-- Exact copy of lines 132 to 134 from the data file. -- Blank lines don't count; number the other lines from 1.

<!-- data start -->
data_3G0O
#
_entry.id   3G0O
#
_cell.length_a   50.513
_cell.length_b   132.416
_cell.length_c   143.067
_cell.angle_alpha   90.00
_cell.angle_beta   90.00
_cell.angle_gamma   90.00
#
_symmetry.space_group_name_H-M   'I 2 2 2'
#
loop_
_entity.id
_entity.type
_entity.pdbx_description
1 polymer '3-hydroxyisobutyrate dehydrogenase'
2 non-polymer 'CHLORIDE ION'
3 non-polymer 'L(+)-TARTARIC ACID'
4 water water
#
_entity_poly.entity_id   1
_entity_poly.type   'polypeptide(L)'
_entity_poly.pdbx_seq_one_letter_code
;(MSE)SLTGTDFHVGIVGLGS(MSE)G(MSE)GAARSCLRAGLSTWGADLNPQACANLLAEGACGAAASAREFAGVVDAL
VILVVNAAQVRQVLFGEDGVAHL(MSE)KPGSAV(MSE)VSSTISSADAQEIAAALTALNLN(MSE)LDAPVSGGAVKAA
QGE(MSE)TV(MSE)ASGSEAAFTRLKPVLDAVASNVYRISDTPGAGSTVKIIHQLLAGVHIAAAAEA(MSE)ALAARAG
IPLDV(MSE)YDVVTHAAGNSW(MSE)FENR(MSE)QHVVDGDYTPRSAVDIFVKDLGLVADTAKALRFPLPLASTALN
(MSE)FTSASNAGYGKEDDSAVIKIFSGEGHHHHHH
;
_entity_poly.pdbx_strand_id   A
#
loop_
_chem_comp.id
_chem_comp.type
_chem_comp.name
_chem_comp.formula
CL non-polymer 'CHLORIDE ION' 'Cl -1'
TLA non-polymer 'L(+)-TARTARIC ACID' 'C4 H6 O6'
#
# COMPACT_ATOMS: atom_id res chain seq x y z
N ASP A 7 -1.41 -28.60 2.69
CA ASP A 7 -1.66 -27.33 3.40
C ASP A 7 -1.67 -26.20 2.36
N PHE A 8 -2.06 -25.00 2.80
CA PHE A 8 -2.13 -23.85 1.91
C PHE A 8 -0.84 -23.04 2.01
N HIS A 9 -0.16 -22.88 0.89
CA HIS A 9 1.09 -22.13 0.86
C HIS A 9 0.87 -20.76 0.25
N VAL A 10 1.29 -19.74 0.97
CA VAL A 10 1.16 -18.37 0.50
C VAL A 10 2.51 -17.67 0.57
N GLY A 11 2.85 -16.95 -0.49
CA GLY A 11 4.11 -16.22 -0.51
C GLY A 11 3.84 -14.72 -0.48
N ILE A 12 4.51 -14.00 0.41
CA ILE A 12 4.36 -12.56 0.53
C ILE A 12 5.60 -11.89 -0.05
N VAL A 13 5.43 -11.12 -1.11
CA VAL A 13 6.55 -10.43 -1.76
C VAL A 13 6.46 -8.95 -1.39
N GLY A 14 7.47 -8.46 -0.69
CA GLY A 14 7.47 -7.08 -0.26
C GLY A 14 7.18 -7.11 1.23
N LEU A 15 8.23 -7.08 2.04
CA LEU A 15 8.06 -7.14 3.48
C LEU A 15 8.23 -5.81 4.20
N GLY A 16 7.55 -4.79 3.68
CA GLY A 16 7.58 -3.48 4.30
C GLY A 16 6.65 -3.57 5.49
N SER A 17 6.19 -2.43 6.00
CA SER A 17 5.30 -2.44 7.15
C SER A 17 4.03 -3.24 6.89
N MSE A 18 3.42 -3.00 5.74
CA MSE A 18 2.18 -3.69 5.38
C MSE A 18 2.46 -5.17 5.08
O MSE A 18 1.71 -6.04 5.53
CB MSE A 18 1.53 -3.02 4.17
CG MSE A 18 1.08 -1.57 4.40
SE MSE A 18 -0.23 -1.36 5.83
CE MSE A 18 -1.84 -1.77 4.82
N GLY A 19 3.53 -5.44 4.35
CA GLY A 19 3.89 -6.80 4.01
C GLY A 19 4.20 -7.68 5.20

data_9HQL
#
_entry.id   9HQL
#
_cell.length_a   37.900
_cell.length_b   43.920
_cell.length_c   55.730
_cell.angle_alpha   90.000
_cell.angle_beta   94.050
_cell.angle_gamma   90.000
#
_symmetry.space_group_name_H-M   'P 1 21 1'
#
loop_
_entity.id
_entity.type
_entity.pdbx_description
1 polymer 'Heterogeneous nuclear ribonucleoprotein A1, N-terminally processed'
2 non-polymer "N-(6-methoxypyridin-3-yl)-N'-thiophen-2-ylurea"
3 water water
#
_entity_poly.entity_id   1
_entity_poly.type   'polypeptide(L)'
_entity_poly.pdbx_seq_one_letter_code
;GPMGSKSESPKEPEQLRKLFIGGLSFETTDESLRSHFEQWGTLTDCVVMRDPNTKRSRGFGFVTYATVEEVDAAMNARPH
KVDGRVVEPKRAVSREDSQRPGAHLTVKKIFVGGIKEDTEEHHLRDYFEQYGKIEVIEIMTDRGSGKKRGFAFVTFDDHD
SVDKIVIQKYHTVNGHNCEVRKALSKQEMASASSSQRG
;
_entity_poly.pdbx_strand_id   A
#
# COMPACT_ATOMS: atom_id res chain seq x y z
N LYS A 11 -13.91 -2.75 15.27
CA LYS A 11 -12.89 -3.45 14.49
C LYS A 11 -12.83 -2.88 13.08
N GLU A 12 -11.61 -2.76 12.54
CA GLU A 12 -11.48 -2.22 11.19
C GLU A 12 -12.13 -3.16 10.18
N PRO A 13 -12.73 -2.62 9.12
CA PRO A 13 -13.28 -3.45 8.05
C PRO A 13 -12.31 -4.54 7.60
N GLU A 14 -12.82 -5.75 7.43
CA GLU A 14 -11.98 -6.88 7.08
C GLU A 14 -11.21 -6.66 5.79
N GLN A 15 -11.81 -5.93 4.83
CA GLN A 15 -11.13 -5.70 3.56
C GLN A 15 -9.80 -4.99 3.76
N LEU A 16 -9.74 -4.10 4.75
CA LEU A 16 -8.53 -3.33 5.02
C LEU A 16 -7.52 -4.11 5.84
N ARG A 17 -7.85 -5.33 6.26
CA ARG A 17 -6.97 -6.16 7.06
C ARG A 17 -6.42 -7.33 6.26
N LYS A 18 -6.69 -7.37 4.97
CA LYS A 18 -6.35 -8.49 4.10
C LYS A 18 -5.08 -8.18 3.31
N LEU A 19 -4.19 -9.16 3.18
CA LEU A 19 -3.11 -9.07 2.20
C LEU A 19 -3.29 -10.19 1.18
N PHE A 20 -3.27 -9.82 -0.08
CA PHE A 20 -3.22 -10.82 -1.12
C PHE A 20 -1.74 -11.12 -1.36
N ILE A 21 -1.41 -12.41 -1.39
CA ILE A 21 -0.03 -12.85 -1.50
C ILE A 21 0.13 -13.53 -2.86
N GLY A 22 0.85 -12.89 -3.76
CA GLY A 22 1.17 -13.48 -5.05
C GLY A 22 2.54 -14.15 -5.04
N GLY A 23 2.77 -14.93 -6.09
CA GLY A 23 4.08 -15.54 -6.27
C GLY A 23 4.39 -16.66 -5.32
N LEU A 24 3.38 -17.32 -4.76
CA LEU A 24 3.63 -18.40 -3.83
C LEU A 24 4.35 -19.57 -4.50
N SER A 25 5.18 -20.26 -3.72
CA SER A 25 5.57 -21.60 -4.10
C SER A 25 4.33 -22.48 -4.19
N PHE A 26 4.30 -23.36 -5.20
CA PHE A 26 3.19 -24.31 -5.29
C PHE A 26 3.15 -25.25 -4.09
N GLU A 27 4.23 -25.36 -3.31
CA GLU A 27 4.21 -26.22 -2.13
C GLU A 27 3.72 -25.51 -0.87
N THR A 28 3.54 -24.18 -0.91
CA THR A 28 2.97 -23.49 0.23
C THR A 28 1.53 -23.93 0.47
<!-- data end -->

C GLN A 15 -9.80 -4.99 3.76
N LEU A 16 -9.74 -4.10 4.75
CA LEU A 16 -8.53 -3.33 5.02